Africa, preparing to become an Always-On continent
Gregg Petersen believes the African continent is well-poised to embrace changing business requirements for high availability.
With global cloud traffic expected to quadruple from current levels to 8.6 zettabytes (one zettabyte is equal to a billion terabytes), by the end of 2019, there is significant potential for Africa to capitalise on the move to Always-On. Gregg Petersen, regional director for MEA and the South Asian Association for Regional Co-operation at Veeam Software, believes the African continent is well-poised to embrace changing business requirements for high availability.
"While infrastructure is one of the traditional bugbears in Africa, many countries have turned to wireless as a viable alternative to copper connections. This has enabled business to transform into Always-On operations by providing employees and other stakeholders with increased access to data using a myriad of devices."
Petersen says there has been a big play in Africa around alliance integration with the likes of HP, NetApp, and EMC doing more in their partner programmes.
"For many multinationals, Africa presents a greenfield opportunity. Service providers can come in and implement new technologies without being concerned about legacy solutions. They can therefore immediately virtualise their clients with the associated cost and efficiency benefits happening sooner rather than later."
For such an African expansion strategy to be successful, Petersen believes, a service provider needs to have a local presence in the countries. People do not want to do things remotely.
"Emerging markets in Africa require a different strategy. Multi-nationals cannot simply bundle them together with countries in Europe with different operating environments and hope to be successful. It is about bridging the availability gap with a new breed of solution and a new way of doing business."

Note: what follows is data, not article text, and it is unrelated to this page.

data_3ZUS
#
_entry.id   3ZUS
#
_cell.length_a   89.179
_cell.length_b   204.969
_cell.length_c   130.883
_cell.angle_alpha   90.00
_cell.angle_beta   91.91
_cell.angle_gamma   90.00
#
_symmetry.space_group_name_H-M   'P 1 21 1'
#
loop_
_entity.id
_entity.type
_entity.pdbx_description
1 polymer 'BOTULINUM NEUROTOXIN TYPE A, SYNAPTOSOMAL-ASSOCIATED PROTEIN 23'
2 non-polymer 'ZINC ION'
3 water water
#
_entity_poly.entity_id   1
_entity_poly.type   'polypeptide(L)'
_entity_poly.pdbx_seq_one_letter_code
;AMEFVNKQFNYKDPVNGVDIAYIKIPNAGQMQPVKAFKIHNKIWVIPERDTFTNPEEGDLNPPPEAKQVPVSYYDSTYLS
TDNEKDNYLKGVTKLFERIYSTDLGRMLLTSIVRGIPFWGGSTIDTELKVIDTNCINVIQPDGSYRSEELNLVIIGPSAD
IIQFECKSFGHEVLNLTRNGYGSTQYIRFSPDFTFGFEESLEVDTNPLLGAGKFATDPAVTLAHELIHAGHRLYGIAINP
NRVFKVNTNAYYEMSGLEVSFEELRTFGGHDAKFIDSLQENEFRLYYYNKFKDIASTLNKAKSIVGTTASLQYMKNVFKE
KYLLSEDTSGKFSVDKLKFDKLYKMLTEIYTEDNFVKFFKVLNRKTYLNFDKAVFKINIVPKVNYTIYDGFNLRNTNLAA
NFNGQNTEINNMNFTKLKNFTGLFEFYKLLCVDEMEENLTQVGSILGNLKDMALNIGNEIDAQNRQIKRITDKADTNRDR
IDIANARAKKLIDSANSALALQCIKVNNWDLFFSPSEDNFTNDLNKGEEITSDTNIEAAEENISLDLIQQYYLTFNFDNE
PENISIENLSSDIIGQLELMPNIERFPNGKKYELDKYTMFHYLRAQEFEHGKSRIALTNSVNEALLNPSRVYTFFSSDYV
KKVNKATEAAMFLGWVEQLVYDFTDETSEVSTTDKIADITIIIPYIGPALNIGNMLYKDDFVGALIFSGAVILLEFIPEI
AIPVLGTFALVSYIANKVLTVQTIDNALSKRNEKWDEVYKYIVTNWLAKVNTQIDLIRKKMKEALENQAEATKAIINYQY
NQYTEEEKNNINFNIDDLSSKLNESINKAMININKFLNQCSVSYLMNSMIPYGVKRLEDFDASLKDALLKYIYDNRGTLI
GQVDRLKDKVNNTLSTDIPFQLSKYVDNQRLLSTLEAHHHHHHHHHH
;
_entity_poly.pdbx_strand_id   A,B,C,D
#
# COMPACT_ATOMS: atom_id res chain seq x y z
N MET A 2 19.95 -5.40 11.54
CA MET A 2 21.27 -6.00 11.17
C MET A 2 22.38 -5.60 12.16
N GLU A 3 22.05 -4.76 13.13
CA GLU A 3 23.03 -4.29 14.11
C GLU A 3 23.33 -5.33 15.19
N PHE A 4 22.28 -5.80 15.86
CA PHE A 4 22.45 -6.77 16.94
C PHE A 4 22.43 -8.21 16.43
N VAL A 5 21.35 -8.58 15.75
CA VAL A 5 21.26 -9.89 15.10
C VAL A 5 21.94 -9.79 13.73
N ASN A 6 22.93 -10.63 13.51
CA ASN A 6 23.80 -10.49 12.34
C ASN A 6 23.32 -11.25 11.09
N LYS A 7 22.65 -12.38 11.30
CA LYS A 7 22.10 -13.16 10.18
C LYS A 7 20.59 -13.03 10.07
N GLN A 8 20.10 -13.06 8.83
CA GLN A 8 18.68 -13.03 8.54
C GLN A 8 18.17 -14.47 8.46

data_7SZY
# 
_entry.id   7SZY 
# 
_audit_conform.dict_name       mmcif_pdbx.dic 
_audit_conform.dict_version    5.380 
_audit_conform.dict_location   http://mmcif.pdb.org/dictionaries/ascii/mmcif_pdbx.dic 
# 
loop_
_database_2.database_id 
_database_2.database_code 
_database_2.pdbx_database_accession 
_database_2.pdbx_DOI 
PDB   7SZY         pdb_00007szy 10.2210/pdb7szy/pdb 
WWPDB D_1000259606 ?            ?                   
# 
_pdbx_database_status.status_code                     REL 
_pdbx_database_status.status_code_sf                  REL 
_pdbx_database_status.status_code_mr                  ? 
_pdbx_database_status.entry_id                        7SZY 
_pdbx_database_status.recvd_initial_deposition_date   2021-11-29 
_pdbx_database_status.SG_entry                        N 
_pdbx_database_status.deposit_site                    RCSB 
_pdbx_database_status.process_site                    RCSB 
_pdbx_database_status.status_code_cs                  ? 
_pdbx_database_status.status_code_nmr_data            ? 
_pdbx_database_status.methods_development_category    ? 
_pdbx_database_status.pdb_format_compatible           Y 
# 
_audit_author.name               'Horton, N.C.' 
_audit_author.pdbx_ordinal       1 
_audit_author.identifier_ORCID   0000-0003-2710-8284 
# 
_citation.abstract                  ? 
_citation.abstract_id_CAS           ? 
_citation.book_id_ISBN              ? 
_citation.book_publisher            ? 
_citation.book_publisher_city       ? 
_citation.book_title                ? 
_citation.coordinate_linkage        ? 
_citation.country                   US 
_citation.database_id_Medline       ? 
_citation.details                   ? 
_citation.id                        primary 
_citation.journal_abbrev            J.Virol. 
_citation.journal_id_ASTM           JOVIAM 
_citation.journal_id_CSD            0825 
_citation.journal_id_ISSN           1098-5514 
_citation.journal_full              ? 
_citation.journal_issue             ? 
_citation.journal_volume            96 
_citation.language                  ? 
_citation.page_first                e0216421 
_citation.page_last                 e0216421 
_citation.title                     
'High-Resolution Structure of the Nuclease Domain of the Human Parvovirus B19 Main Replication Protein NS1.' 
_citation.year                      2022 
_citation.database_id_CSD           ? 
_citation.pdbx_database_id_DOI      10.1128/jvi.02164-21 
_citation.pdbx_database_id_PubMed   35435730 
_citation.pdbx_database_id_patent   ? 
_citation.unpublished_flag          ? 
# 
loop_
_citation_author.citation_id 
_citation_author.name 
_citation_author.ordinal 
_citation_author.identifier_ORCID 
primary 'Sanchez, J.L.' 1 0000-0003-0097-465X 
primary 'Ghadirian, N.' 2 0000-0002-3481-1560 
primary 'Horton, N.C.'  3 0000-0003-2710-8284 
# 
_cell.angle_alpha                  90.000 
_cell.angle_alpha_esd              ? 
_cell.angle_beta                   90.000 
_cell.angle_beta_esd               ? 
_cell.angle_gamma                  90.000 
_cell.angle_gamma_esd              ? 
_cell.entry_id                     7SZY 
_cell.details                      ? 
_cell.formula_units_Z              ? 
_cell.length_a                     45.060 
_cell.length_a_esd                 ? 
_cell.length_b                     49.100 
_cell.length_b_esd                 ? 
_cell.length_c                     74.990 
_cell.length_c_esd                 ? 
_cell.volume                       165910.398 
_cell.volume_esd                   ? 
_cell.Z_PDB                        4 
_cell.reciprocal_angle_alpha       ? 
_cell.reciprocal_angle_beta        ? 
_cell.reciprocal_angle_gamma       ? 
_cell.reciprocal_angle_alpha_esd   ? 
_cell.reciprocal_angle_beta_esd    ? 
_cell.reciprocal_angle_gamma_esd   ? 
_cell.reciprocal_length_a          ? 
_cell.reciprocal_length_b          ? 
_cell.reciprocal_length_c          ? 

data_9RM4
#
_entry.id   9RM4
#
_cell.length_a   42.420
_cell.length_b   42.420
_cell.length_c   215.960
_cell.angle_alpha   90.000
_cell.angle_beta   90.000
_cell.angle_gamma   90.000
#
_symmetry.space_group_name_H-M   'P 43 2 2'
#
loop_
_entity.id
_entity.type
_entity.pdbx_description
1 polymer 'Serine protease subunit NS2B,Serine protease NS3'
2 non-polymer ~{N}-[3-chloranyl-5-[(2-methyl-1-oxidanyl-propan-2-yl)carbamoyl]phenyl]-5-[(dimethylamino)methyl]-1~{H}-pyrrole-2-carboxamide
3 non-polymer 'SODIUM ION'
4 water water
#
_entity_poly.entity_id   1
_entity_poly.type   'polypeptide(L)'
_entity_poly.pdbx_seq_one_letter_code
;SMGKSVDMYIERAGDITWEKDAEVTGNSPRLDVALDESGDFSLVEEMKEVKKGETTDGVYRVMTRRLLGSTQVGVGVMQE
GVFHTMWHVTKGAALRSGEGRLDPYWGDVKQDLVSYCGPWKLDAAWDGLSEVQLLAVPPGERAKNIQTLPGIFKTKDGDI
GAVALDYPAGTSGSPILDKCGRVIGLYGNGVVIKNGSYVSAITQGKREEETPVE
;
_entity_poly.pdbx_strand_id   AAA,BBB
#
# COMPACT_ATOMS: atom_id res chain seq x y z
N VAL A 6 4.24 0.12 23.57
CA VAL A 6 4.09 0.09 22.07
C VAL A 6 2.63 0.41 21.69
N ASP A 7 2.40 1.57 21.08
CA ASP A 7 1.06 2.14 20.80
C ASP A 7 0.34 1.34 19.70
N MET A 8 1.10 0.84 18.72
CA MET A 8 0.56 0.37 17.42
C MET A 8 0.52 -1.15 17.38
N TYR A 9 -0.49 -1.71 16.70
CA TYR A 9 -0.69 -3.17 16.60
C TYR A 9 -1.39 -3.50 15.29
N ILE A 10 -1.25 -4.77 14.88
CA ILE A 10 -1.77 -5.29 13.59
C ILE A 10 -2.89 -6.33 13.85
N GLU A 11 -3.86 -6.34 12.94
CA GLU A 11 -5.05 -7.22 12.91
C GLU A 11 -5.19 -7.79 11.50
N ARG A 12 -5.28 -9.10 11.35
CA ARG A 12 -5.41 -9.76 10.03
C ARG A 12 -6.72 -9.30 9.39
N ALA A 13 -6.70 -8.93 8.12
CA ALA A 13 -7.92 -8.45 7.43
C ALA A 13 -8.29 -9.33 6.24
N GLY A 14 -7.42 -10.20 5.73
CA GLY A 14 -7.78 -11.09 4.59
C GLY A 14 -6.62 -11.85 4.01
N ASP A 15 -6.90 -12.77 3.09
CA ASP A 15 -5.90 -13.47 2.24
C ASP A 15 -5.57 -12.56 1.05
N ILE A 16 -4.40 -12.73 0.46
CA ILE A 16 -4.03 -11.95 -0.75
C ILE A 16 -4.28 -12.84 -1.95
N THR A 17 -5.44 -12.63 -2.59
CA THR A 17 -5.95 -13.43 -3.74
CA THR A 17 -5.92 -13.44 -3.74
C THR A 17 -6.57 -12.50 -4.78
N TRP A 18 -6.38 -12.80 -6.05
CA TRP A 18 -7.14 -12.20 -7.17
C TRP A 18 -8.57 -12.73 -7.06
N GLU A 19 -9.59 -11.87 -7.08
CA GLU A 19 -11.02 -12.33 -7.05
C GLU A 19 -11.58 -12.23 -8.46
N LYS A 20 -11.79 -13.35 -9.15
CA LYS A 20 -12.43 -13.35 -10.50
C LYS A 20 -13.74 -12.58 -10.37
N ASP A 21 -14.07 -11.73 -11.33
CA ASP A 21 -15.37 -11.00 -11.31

Petersen says the benefits of Always-On are becoming ever-more apparent.
"Always-On brings rapid growth. With the focus moving away from traditional mindsets, the transition to the modern data centre brings with it a breath of fresh air when it comes to data availability."
By being able to adopt new availability solutions almost immediately, approaches in those countries are lending themselves to be more conducive to Always-On. And with many vendors focusing on solutions that are easy to use, customers have the peace of mind that they can focus on meeting their business deliverables.
"We are entering an incredibly exciting time for the African continent. Significant opportunities are becoming available to solutions providers willing to cater for local nuances and therefore the shift to virtualisation is a case of when it will happen, rather than if," concludes Petersen.